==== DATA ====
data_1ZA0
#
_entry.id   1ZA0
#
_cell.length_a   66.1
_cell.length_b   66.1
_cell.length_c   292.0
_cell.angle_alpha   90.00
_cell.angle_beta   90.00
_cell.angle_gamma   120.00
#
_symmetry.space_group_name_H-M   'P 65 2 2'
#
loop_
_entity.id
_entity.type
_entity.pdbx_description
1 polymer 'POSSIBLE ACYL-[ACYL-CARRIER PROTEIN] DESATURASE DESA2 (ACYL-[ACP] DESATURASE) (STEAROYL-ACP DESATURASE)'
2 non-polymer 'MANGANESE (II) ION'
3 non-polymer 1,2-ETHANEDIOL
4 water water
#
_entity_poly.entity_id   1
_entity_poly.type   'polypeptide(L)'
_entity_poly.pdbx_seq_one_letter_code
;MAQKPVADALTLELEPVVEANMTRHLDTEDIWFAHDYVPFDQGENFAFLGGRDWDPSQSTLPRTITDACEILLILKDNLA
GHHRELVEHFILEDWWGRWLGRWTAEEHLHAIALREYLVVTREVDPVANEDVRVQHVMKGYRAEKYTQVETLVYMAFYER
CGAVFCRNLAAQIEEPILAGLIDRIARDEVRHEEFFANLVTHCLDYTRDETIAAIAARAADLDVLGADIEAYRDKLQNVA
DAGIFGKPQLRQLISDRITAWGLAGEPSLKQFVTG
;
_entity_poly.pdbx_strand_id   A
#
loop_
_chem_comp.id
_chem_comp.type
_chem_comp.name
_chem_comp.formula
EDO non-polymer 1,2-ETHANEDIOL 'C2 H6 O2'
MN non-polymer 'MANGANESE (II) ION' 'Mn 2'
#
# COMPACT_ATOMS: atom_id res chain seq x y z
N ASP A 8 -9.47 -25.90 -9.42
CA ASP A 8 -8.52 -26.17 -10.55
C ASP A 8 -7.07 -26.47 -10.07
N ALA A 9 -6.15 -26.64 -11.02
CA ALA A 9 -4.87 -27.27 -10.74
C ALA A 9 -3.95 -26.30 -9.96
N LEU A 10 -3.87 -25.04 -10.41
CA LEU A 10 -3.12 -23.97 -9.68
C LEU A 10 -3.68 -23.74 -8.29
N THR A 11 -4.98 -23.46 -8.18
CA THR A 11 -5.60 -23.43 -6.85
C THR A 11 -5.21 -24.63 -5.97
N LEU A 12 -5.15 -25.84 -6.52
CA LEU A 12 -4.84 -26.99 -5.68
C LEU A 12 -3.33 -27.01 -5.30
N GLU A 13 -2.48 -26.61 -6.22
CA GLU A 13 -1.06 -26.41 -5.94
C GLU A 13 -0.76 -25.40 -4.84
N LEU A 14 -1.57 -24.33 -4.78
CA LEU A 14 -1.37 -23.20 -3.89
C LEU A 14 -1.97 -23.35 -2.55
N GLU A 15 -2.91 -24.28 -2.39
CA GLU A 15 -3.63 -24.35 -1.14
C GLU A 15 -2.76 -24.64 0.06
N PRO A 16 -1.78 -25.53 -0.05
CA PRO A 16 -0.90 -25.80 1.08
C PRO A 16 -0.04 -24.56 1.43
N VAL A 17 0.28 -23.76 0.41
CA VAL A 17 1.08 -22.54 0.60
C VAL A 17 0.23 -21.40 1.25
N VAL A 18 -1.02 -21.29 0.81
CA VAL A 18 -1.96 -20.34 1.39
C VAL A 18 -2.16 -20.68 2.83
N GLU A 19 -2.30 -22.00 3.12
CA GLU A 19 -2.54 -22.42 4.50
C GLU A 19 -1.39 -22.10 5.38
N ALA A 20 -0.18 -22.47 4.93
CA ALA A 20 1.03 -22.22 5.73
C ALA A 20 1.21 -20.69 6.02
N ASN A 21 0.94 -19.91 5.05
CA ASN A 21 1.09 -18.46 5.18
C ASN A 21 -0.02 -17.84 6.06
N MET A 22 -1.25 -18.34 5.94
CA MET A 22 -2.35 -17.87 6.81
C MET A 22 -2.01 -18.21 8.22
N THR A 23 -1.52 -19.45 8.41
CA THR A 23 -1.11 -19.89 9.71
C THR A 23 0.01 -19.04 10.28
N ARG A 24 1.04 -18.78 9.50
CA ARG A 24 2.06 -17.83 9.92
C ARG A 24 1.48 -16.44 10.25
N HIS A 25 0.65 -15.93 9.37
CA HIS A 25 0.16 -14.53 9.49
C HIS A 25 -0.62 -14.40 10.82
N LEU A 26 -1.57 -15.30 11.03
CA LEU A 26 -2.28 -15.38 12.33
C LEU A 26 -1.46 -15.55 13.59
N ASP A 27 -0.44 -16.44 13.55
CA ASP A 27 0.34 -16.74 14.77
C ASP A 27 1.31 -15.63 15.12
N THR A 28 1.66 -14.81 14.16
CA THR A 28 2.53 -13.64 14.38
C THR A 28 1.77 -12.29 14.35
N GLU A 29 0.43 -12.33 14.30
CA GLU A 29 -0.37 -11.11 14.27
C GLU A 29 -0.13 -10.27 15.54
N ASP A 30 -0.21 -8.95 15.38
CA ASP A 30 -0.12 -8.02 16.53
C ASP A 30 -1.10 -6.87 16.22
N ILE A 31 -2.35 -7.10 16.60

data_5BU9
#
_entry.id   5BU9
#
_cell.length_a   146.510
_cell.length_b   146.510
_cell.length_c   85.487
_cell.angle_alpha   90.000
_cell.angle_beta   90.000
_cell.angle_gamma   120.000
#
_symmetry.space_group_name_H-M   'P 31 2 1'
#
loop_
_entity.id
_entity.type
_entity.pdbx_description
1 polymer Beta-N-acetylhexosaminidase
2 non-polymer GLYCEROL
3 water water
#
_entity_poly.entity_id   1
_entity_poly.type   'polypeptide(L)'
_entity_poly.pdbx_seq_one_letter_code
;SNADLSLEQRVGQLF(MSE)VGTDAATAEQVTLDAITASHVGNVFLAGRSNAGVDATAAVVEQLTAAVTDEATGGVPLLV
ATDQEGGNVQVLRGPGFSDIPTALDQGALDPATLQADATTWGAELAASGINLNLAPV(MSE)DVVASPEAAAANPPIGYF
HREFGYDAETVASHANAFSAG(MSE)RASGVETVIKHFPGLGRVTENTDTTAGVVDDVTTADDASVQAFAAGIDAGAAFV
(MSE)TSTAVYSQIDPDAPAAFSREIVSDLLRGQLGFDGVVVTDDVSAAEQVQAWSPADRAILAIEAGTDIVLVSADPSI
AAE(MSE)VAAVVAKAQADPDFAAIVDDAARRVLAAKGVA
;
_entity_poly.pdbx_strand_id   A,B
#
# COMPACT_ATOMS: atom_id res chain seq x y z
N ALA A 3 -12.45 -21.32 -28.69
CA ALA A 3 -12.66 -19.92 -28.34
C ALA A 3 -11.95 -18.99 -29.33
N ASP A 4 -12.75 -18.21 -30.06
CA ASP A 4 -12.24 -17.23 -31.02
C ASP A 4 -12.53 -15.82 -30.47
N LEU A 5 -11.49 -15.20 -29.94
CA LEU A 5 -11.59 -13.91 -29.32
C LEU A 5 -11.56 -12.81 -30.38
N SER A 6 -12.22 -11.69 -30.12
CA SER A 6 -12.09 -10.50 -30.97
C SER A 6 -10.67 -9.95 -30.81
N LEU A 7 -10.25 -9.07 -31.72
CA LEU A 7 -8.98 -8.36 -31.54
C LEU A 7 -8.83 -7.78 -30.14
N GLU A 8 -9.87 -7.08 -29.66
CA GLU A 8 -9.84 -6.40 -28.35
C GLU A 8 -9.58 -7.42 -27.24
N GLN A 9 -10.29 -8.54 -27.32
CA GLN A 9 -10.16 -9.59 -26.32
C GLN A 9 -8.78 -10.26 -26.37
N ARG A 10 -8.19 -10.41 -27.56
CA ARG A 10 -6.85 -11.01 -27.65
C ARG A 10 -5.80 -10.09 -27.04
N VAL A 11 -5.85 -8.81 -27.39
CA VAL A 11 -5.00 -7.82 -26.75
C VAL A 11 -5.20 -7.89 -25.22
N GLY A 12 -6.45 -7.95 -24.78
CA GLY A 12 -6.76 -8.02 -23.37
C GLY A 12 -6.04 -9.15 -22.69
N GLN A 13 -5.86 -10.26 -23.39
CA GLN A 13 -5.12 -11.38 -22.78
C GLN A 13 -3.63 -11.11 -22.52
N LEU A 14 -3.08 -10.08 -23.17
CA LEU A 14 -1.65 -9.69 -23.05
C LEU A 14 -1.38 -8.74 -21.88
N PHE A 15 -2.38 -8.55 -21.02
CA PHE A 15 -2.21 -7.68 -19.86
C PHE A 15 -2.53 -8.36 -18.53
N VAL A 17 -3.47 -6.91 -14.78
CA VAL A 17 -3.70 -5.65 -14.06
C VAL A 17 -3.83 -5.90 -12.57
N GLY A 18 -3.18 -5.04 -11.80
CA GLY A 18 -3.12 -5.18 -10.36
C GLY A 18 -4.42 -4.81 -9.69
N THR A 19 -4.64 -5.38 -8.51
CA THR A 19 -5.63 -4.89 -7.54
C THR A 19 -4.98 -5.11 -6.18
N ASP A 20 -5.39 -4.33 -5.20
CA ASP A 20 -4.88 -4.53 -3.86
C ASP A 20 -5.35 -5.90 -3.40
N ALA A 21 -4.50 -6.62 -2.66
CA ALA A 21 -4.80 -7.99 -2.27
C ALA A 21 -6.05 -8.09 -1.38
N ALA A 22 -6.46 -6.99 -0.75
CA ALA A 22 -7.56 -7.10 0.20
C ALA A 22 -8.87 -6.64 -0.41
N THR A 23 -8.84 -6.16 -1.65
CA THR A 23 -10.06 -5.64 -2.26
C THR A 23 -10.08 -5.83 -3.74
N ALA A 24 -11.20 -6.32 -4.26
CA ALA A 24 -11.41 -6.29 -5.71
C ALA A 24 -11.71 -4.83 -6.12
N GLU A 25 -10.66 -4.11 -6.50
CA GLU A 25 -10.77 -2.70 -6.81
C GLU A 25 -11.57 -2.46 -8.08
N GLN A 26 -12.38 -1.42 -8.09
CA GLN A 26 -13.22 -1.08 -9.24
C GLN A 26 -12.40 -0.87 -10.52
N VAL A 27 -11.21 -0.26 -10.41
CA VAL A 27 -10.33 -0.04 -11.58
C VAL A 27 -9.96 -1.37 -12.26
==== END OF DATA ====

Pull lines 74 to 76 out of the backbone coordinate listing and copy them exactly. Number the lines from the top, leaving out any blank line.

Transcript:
C VAL A 18 -2.16 -20.68 2.83
N GLU A 19 -2.30 -22.00 3.12
CA GLU A 19 -2.54 -22.42 4.50